Just thought I would update y'all on some things we have learned in the past few years in attempting to improve florida sand soil for vegetable production.
For years we have hauled mushroom compost from the plant in zellwood. Results were never great, and only lasted for a season or two at most. We learned that the mushroom compost is microbially dead and has little or no nutrients in it.
Last year we discovered azomite and south GA-source humate, which I have added to a variety of areas, some that had mushroom compost in it, others not, such as around citrus trees which from one application have greatly improved flavor in the fruit as well as greatly increased flowering now and good flush-out of new leaves on some trees and much less black spot on the leaves.
Also we started a new garden near a lake, a year ago, using humates and azomite in the sand (along with a little very old mushroom compost because we had no other OM at that time). Results were pretty good, no nematode problems, much better production than ever before. At other drier sites legume production with zero irrigation has been successful. Azomite appears to considerably increase drought tolerance in crops, so far IME.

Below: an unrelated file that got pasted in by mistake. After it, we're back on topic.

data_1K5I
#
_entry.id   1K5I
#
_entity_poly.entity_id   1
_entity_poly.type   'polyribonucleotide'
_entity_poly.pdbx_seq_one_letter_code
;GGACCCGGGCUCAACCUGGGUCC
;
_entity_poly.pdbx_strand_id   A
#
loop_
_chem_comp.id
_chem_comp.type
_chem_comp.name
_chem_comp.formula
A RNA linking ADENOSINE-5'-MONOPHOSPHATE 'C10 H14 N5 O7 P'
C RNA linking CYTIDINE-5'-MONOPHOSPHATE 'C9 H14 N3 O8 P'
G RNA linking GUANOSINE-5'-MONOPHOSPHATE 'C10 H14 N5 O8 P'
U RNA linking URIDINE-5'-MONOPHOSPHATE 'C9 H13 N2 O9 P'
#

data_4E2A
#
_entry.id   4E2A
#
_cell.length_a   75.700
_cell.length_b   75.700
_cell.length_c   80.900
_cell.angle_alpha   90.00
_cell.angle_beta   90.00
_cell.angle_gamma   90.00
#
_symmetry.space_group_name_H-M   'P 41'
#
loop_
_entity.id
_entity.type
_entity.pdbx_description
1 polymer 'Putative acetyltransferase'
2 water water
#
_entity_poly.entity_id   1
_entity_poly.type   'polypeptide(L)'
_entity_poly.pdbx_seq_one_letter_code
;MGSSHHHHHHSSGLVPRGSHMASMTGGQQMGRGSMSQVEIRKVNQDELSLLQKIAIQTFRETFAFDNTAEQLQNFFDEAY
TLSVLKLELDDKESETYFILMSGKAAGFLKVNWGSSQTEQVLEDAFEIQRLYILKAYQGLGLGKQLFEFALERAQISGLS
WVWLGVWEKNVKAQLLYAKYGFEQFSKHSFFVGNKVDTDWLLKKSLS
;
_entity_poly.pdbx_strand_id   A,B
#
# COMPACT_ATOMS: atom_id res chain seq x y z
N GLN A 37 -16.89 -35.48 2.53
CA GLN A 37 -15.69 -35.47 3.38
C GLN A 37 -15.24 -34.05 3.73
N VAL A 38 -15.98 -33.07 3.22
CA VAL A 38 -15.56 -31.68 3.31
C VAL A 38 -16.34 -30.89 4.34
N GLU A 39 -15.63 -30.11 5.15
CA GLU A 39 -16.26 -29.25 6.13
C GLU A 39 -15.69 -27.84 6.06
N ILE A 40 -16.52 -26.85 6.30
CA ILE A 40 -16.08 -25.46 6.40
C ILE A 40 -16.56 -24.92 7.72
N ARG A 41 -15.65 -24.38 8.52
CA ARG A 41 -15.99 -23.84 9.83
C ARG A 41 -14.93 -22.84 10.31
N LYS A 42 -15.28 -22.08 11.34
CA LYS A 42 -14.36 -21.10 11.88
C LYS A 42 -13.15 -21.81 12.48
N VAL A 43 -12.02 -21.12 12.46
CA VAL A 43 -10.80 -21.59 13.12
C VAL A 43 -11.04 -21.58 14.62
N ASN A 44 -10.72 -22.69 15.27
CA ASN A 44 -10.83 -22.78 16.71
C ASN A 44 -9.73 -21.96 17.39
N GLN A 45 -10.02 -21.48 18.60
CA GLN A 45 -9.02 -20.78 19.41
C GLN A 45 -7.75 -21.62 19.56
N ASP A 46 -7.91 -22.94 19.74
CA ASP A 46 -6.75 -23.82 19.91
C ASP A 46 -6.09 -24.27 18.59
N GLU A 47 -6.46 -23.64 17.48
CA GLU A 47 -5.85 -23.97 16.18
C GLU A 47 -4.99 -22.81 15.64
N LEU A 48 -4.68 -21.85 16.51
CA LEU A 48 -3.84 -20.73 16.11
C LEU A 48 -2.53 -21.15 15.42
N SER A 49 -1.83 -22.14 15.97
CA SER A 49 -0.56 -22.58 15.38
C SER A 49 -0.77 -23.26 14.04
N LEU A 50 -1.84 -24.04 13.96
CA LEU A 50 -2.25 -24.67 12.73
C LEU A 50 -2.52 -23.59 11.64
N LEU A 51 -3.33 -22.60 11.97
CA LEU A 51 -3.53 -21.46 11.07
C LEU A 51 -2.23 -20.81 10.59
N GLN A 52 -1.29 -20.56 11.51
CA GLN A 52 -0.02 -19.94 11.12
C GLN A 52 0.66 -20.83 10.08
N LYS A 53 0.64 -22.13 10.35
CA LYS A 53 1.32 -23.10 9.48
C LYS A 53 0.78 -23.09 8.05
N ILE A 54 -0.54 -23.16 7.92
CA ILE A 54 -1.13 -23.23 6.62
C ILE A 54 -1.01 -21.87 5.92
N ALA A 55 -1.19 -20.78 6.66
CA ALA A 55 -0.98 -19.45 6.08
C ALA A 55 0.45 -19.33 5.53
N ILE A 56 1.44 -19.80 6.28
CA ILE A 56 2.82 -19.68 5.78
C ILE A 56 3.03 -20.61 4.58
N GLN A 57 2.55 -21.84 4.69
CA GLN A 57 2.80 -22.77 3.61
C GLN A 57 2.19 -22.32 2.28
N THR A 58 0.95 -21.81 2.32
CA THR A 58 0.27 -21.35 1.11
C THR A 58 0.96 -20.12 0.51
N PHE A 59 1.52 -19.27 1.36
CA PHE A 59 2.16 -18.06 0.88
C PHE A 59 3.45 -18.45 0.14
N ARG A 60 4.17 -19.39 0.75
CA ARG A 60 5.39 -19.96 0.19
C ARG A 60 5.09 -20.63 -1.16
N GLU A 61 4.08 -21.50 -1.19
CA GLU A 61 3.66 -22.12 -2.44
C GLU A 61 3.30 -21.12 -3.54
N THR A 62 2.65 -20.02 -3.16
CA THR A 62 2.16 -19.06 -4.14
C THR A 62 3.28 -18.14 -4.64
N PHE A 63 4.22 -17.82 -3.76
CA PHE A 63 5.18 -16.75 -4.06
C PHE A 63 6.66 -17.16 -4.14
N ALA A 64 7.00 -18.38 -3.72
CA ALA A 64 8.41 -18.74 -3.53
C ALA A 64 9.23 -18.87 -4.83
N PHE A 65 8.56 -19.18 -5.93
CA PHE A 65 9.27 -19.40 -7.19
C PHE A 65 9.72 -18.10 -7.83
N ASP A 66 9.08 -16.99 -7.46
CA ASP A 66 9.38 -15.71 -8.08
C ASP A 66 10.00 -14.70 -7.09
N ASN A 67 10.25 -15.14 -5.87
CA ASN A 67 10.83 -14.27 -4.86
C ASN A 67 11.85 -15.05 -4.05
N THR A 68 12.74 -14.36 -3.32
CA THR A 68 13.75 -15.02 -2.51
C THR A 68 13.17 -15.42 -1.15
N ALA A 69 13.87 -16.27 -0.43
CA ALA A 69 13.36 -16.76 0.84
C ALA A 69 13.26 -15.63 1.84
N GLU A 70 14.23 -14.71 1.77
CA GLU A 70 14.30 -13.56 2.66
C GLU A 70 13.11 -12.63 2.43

In the process of buying bulk amounts of these materials recently, we discovered someone who makes compost in bulk, from woody materials and amended with the azomite and young humate. We got some of that as well. We potted up some tomatoes in it and plants have tripled in size in the last two weeks. We got six yards of it and put a thick bed of it right on top of the lawn, I dug down there the other day and after two weeks the sod is completely rotted out.
If anyone is interested in the name and location of the compost-maker, send me a message. I don't stand to gain from this, I simply think that people could with one haul and modest expense create a long-term production garden without having to constantly add low-quality box store materials and/or be confined to grow-boxes with their very small output.